Sociodemographic differences in binge drinking among adults--14 States, 2004.MMWR Morb Mortal Wkly Rep. 2009 Apr 03; 58(12):301-4.MM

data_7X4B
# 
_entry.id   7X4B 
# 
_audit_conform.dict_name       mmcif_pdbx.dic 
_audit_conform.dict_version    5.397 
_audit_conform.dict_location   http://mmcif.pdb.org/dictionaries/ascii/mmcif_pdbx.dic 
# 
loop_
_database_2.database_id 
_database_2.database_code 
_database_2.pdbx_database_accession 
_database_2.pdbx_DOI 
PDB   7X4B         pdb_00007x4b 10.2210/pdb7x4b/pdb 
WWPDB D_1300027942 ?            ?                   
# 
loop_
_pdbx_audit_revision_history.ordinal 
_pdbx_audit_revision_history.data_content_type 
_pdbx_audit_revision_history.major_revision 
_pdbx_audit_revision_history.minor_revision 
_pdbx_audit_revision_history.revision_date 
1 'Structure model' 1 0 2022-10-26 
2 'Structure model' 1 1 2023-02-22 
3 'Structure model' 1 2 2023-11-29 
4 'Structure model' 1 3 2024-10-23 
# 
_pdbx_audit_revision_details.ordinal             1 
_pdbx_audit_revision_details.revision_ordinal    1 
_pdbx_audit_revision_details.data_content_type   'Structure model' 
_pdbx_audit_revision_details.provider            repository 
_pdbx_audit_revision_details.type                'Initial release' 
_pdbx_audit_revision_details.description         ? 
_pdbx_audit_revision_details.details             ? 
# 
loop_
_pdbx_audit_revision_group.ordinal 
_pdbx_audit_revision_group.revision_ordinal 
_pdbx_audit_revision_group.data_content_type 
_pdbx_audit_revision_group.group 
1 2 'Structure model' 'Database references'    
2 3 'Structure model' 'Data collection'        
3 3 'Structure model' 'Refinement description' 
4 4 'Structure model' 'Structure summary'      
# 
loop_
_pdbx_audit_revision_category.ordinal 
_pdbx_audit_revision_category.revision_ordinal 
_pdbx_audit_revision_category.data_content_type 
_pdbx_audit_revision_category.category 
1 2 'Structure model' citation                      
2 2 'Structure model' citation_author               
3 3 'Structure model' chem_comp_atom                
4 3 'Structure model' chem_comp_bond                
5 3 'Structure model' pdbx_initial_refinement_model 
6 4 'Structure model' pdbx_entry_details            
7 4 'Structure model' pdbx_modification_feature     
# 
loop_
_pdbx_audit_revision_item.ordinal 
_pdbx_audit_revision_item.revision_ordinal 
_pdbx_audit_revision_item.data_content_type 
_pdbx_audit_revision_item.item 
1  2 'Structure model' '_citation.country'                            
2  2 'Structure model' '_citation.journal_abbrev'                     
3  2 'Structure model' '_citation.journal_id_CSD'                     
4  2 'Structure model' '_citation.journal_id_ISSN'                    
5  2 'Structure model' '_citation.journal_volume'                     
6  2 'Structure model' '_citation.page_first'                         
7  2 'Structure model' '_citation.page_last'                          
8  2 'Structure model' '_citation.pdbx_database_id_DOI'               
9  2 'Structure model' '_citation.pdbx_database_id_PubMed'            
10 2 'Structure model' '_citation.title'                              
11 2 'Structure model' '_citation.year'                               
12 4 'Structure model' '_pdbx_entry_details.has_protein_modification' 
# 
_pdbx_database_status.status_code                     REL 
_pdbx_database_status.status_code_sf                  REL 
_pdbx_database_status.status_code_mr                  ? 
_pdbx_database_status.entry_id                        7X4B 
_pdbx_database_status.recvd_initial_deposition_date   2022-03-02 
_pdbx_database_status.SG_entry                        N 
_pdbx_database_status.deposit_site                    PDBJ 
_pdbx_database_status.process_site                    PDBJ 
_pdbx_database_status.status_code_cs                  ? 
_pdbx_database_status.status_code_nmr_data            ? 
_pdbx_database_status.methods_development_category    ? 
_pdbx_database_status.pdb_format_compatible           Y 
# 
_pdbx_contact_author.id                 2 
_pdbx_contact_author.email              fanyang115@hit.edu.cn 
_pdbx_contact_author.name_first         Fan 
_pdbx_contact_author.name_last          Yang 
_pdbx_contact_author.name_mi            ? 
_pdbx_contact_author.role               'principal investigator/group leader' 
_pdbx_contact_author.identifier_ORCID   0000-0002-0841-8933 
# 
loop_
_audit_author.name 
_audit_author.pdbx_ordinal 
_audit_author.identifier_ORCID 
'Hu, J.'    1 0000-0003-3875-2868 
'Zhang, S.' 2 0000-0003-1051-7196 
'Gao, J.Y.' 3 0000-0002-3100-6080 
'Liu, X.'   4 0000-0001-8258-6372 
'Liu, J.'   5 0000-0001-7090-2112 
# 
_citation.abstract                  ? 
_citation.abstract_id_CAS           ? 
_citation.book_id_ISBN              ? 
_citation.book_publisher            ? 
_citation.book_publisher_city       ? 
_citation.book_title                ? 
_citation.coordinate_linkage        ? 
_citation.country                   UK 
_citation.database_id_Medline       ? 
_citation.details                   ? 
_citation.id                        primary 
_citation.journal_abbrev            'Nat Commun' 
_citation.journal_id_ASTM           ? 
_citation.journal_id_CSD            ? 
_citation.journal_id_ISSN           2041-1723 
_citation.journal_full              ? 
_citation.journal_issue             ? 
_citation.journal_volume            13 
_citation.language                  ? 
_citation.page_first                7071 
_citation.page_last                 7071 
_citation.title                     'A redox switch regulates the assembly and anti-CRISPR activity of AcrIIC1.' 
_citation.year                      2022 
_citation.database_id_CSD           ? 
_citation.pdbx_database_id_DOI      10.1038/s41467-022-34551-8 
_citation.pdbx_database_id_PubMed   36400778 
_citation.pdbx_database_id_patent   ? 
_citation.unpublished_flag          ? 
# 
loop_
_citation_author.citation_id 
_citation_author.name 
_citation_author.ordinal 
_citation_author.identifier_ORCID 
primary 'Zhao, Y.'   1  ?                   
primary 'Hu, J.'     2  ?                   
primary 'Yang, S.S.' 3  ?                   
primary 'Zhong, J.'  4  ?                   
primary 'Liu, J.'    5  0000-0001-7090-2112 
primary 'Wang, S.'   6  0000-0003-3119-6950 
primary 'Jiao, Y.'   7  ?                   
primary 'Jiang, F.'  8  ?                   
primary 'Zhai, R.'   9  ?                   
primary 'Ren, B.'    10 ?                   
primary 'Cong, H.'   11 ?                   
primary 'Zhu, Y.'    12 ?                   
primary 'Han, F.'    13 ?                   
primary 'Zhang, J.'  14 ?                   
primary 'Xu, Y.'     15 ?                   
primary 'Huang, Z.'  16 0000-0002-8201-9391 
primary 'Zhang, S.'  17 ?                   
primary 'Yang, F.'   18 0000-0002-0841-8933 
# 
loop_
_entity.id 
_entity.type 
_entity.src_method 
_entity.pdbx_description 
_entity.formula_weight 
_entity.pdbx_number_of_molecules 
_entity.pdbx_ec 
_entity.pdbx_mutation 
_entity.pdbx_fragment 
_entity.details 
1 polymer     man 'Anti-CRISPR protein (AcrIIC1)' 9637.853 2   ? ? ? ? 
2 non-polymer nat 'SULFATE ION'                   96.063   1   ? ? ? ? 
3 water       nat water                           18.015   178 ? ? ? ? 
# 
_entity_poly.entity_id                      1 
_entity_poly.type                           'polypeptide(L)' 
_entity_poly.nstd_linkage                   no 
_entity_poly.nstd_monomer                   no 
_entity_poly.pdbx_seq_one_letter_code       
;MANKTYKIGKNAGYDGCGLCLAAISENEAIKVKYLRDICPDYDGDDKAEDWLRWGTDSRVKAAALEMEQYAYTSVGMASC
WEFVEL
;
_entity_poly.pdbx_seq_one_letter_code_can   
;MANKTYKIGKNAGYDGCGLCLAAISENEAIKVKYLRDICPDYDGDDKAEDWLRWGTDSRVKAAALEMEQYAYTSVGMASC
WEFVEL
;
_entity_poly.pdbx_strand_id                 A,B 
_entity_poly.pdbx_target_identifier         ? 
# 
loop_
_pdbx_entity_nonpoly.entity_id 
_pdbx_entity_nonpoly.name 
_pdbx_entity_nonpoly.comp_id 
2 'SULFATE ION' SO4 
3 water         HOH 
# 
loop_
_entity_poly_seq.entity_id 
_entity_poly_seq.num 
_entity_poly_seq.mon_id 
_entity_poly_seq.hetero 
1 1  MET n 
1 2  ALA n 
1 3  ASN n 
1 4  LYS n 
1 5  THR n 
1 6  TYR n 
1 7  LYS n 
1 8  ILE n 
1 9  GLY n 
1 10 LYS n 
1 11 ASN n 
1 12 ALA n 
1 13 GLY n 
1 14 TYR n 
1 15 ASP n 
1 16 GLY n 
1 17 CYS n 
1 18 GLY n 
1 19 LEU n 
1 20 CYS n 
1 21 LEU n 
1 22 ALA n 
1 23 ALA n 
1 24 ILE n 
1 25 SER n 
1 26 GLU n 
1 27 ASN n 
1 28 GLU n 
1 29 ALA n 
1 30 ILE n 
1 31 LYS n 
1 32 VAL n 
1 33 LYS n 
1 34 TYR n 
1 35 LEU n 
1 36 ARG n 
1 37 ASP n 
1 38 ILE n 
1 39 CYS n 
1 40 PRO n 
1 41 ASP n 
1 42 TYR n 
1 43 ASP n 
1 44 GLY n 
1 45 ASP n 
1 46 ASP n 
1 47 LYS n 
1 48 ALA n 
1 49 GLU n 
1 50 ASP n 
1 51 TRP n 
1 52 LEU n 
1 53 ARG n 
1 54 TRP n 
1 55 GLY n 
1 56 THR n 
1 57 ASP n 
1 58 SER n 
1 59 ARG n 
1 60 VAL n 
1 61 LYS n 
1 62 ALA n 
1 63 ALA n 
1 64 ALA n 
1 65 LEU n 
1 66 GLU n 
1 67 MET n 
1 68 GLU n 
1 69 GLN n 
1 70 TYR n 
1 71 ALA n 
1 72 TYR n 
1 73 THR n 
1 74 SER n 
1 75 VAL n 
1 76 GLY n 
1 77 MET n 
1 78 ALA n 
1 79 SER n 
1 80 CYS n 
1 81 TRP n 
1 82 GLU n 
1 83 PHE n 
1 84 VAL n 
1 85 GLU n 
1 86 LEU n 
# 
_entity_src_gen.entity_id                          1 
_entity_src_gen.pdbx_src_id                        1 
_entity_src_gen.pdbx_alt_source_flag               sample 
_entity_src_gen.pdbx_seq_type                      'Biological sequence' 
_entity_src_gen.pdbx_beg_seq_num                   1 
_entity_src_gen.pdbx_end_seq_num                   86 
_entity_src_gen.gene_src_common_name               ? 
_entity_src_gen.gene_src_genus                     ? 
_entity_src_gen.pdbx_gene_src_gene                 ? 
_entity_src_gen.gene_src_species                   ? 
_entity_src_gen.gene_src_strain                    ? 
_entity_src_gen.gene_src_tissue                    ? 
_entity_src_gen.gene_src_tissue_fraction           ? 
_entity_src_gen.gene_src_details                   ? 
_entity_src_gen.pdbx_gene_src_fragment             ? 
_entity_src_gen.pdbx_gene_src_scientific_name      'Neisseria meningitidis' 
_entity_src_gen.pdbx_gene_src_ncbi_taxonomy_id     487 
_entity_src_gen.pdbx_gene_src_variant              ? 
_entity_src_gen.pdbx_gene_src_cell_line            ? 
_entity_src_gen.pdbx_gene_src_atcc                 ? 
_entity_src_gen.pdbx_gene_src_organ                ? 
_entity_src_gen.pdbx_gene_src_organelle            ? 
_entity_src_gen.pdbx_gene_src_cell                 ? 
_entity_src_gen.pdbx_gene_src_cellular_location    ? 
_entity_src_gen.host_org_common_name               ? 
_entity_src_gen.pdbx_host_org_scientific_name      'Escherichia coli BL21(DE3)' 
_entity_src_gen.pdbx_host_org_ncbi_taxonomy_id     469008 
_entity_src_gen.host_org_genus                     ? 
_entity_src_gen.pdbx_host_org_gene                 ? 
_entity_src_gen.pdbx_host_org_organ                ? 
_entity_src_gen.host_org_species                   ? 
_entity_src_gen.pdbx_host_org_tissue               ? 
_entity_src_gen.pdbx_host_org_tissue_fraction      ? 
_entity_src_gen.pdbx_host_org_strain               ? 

Binge drinking, defined in this study as consuming five or more alcoholic drinks on one occasion, was responsible for 43,731 (54.9%) of the estimated 79,646 alcohol-attributable deaths each year in the United States during 2001--2005. Healthy People 2010 calls for reducing the prevalence of binge drinking among adults from the 16.6% baseline in 1998 to 6.0%. An overarching goal of Healthy People is to eliminate health disparities among different segments of the population. To assess binge drinking by sex, age group, race/ethnicity, education level, and income level, CDC analyzed data from an optional module of the 2004 Behavioral Risk Factor Surveillance System (BRFSS) survey, the most recent data available on binge drinking prevalence, frequency, and intensity (i.e., the number of drinks consumed per binge episode). This report summarizes the results of that analysis, which indicated that the prevalence of binge drinking was more common among men (24.3%), persons aged 18--24 years (27.4%) and 2534 years (24.4%), whites (17.5%), and persons with household incomes >/=$50,000 (17.4%). However, after adjusting for sex and age, the highest average number of binge drinking episodes during the preceding 30 days was reported by binge drinkers whose household income was <$25,000. (4.9), and the highest average number of drinks per binge episode was reported by non-Hispanic blacks (8.4) and Hispanics (8.1). These findings underscore the need to implement effective population-based prevention strategies (e.g., increasing alcohol excise taxes) and develop effective interventions targeted at groups at higher risk.